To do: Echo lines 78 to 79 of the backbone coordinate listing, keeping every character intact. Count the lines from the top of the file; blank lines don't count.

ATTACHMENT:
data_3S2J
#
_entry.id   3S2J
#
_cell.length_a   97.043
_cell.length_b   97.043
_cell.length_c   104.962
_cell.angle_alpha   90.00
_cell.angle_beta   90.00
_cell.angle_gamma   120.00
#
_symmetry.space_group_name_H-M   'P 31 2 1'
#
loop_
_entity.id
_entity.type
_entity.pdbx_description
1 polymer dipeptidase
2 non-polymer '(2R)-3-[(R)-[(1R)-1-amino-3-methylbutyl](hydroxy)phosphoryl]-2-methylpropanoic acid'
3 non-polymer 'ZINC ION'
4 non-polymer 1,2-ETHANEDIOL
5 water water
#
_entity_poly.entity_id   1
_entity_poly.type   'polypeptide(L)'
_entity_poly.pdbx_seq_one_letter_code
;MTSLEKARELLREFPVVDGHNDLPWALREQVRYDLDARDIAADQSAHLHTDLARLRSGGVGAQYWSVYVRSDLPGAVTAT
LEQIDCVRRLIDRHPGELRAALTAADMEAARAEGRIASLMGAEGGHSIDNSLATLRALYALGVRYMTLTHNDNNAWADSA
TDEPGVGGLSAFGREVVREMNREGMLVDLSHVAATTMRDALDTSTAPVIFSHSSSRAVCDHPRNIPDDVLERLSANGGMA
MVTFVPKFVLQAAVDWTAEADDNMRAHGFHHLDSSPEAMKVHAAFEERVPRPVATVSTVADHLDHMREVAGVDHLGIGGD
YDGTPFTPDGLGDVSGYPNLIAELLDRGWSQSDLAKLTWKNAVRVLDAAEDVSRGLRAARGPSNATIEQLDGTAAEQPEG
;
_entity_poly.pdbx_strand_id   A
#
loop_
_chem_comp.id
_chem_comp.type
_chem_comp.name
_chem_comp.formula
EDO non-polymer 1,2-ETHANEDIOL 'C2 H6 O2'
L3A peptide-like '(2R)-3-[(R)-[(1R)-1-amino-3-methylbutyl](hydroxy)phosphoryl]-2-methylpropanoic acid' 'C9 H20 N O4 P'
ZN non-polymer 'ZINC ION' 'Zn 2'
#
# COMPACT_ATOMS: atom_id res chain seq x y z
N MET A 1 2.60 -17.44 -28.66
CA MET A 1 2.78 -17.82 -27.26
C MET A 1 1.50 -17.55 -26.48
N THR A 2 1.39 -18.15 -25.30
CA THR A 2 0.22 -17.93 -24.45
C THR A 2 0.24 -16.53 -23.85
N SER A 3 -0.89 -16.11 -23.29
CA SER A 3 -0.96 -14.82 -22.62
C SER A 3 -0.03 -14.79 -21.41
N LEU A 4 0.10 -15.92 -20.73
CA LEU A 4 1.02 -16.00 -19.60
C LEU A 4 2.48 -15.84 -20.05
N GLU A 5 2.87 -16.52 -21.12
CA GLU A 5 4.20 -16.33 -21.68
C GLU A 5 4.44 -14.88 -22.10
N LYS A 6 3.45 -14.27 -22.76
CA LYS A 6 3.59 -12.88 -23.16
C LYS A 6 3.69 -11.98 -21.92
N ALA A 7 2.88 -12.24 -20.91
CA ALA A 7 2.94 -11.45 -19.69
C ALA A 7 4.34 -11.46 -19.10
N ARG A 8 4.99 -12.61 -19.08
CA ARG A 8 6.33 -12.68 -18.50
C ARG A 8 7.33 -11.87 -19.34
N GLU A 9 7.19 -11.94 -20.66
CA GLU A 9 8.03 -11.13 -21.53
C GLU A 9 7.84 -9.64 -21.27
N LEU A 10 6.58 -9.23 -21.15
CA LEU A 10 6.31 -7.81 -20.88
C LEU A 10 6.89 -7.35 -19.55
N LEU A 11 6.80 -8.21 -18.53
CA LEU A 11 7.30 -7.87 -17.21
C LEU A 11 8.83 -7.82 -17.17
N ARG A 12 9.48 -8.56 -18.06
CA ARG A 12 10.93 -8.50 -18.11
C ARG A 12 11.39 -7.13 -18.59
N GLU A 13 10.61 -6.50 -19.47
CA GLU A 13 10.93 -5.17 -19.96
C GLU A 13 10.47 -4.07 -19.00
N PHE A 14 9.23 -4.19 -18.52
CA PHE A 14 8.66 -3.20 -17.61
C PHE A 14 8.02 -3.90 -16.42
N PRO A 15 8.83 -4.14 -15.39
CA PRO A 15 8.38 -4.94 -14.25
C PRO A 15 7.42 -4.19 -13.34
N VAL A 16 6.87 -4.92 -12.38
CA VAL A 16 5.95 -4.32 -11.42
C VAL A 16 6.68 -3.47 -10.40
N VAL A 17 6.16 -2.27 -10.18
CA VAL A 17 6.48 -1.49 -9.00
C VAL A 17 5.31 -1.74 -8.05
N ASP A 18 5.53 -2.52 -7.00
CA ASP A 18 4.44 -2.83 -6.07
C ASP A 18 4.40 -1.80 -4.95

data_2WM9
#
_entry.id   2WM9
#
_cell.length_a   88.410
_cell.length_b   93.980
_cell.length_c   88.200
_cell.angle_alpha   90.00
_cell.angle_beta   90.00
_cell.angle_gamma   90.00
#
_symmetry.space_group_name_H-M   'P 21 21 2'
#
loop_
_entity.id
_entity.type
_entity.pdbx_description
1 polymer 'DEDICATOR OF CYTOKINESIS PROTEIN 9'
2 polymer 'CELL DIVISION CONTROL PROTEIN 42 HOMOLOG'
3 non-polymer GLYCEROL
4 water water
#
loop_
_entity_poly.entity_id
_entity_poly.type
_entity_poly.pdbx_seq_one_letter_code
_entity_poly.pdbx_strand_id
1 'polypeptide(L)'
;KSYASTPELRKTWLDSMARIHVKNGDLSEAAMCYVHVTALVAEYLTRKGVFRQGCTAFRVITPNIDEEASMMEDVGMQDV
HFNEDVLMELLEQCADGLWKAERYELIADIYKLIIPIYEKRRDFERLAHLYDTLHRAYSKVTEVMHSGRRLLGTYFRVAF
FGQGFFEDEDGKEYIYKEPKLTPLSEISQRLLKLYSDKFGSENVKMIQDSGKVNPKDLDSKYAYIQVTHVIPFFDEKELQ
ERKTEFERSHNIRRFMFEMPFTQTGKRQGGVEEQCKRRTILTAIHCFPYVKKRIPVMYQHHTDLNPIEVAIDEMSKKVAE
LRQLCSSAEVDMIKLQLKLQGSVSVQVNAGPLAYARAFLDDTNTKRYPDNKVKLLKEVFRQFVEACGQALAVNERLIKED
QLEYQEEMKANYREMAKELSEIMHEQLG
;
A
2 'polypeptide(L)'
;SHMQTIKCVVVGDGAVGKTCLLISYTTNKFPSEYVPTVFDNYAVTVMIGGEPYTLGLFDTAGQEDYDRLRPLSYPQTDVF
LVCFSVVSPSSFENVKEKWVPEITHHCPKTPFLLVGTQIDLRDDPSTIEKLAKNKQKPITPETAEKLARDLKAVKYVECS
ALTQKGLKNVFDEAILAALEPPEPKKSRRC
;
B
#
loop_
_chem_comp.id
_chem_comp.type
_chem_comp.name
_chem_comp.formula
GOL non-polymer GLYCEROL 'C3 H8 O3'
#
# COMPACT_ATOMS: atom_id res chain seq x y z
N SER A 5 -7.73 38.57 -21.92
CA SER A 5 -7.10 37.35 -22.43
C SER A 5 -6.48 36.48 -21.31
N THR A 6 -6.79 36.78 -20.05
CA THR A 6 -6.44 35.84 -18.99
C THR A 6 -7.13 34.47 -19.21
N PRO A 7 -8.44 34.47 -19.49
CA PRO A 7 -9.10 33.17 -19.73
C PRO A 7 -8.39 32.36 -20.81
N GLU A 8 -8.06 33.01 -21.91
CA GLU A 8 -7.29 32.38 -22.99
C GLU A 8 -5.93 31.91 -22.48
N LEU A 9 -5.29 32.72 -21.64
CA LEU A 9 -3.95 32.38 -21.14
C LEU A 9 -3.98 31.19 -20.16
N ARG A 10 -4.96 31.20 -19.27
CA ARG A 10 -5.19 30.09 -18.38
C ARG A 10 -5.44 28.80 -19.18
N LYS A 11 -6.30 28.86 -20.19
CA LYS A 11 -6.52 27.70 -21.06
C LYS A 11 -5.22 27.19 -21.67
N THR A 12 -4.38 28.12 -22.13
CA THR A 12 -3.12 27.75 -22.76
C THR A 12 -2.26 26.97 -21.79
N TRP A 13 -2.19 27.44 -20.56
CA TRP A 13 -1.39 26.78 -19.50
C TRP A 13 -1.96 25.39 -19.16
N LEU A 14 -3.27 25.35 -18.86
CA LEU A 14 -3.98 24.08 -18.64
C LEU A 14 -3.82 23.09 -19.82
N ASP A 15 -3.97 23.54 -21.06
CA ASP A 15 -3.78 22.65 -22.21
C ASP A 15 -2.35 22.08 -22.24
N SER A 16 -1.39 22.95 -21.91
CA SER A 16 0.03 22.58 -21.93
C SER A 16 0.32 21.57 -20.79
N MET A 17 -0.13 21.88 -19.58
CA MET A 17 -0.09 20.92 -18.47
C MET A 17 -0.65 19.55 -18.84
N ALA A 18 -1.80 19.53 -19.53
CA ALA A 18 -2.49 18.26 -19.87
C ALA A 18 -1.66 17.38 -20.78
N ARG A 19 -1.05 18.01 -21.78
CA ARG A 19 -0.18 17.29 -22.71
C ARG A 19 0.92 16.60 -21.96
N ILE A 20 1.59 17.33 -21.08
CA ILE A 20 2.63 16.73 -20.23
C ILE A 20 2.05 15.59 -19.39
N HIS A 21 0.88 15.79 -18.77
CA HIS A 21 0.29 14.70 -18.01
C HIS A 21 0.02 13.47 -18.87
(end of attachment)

N ARG A 12 9.48 -8.56 -18.06
CA ARG A 12 10.93 -8.50 -18.11